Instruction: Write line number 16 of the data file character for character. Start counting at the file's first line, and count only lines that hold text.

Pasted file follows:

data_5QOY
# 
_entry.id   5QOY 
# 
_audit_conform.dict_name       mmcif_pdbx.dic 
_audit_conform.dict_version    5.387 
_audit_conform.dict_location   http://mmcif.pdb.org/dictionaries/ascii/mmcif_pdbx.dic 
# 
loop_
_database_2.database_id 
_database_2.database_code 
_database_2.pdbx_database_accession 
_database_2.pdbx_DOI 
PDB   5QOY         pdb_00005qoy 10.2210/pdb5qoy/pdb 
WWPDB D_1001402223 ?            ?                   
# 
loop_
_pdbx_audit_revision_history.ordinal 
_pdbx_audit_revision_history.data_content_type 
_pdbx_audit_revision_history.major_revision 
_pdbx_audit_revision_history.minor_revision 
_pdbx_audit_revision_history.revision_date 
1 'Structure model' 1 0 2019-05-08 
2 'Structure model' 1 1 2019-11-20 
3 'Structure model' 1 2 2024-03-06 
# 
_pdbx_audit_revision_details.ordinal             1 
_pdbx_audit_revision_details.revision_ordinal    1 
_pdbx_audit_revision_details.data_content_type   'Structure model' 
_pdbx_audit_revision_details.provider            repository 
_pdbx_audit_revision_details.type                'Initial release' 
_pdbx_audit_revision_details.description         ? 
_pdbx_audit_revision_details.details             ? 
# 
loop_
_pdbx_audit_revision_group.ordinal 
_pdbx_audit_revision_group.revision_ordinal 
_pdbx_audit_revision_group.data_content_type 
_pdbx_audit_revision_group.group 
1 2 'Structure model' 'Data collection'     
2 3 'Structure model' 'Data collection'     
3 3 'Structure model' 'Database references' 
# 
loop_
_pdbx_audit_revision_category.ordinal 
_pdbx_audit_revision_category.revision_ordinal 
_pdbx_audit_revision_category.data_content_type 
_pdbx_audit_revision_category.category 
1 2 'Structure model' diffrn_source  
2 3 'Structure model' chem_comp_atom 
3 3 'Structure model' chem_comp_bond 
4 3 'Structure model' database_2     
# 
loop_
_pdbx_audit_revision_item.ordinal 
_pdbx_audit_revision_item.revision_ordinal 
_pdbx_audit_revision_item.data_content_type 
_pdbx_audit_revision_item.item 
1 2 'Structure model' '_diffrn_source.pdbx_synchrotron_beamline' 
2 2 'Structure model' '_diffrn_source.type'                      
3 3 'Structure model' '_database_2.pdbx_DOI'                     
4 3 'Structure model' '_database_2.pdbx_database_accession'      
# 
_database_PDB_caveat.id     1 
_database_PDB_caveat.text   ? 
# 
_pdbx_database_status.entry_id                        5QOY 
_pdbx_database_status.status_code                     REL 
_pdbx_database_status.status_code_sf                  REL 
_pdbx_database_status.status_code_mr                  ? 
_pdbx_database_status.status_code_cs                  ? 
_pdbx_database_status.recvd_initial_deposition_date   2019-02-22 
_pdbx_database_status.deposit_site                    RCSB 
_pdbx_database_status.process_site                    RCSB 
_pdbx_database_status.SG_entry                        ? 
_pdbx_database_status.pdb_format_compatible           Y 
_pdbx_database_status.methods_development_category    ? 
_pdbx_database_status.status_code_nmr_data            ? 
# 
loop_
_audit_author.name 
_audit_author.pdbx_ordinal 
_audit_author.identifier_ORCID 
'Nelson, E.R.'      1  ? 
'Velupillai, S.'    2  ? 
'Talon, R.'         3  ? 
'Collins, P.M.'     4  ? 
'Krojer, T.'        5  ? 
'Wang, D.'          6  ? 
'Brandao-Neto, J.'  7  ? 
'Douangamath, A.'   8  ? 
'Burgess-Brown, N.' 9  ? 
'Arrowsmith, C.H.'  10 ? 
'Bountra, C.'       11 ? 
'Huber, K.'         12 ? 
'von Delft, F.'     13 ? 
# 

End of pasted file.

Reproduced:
# 